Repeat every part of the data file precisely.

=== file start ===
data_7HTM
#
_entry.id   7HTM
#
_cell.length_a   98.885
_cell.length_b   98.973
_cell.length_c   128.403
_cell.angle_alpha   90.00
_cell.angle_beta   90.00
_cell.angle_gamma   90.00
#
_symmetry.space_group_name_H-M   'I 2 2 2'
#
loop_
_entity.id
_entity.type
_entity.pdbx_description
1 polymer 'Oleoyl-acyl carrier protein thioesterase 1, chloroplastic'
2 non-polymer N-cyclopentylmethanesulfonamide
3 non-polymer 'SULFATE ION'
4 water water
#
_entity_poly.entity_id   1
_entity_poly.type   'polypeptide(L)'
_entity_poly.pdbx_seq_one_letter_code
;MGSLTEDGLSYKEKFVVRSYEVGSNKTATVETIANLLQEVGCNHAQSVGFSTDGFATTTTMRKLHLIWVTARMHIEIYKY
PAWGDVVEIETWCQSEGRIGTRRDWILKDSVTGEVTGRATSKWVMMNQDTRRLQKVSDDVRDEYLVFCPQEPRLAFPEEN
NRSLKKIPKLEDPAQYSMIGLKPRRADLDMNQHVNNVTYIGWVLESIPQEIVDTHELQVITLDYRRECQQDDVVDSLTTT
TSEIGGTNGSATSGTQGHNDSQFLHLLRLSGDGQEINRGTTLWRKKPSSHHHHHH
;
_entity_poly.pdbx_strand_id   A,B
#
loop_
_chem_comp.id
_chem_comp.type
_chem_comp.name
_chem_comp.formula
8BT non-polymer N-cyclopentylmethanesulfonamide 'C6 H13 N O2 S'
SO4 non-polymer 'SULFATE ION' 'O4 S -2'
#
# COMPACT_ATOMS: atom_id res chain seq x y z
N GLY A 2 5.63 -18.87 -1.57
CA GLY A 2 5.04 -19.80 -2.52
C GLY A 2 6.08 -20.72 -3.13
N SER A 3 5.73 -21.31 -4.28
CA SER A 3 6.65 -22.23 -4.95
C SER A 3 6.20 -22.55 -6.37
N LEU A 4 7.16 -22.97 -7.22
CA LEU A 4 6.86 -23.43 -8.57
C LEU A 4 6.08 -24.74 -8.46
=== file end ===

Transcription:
data_7HTM
#
_entry.id   7HTM
#
_cell.length_a   98.885
_cell.length_b   98.973
_cell.length_c   128.403
_cell.angle_alpha   90.00
_cell.angle_beta   90.00
_cell.angle_gamma   90.00
#
_symmetry.space_group_name_H-M   'I 2 2 2'
#
loop_
_entity.id
_entity.type
_entity.pdbx_description
1 polymer 'Oleoyl-acyl carrier protein thioesterase 1, chloroplastic'
2 non-polymer N-cyclopentylmethanesulfonamide
3 non-polymer 'SULFATE ION'
4 water water
#
_entity_poly.entity_id   1
_entity_poly.type   'polypeptide(L)'
_entity_poly.pdbx_seq_one_letter_code
;MGSLTEDGLSYKEKFVVRSYEVGSNKTATVETIANLLQEVGCNHAQSVGFSTDGFATTTTMRKLHLIWVTARMHIEIYKY
PAWGDVVEIETWCQSEGRIGTRRDWILKDSVTGEVTGRATSKWVMMNQDTRRLQKVSDDVRDEYLVFCPQEPRLAFPEEN
NRSLKKIPKLEDPAQYSMIGLKPRRADLDMNQHVNNVTYIGWVLESIPQEIVDTHELQVITLDYRRECQQDDVVDSLTTT
TSEIGGTNGSATSGTQGHNDSQFLHLLRLSGDGQEINRGTTLWRKKPSSHHHHHH
;
_entity_poly.pdbx_strand_id   A,B
#
loop_
_chem_comp.id
_chem_comp.type
_chem_comp.name
_chem_comp.formula
8BT non-polymer N-cyclopentylmethanesulfonamide 'C6 H13 N O2 S'
SO4 non-polymer 'SULFATE ION' 'O4 S -2'
#
# COMPACT_ATOMS: atom_id res chain seq x y z
N GLY A 2 5.63 -18.87 -1.57
CA GLY A 2 5.04 -19.80 -2.52
C GLY A 2 6.08 -20.72 -3.13
N SER A 3 5.73 -21.31 -4.28
CA SER A 3 6.65 -22.23 -4.95
C SER A 3 6.20 -22.55 -6.37
N LEU A 4 7.16 -22.97 -7.22
CA LEU A 4 6.86 -23.43 -8.57
C LEU A 4 6.08 -24.74 -8.46